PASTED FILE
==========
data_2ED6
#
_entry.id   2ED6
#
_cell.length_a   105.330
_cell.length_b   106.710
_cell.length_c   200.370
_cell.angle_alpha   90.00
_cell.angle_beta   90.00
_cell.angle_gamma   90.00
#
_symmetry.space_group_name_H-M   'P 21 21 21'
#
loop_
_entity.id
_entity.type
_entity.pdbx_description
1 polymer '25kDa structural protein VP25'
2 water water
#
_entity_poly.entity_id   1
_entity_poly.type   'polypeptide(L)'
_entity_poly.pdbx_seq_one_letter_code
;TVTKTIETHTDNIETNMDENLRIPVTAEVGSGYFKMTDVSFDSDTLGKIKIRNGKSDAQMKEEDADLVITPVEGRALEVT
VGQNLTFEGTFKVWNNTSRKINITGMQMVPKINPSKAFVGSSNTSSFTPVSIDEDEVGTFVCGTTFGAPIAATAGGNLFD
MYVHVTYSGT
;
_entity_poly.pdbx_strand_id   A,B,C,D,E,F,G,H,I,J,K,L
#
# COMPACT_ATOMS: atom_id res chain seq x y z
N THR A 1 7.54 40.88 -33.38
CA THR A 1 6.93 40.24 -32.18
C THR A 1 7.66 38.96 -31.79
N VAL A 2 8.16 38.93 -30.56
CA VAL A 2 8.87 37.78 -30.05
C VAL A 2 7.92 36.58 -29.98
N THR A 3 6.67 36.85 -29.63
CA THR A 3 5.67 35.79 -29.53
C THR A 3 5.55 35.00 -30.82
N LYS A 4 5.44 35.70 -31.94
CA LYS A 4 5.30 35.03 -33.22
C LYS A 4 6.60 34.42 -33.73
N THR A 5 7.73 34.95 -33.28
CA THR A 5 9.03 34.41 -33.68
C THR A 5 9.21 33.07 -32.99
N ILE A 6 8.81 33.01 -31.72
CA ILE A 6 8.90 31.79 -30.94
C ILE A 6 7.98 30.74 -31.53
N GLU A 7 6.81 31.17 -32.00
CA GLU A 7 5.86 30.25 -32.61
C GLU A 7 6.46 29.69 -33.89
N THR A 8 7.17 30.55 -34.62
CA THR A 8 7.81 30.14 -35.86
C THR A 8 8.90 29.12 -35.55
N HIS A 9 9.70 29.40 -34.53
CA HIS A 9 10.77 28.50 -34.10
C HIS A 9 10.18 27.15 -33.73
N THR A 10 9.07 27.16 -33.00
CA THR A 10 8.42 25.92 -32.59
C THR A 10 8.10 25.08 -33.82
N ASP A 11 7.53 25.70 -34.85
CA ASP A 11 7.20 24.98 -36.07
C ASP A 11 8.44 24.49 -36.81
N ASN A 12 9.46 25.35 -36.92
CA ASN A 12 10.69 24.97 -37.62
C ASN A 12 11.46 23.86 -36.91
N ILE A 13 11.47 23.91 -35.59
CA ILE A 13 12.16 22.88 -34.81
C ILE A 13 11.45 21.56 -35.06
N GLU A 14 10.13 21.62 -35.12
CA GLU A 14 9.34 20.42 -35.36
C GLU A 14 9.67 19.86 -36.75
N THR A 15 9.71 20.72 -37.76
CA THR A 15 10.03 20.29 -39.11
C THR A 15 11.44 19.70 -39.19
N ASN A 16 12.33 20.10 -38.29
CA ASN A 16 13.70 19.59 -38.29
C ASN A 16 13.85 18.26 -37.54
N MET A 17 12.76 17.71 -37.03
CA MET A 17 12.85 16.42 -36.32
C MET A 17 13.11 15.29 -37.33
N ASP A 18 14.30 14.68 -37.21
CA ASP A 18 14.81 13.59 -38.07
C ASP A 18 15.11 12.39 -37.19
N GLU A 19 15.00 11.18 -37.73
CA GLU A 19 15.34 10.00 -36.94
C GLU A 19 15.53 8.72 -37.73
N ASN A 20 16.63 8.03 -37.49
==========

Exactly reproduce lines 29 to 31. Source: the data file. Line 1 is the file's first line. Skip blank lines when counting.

#
# COMPACT_ATOMS: atom_id res chain seq x y z
N THR A 1 7.54 40.88 -33.38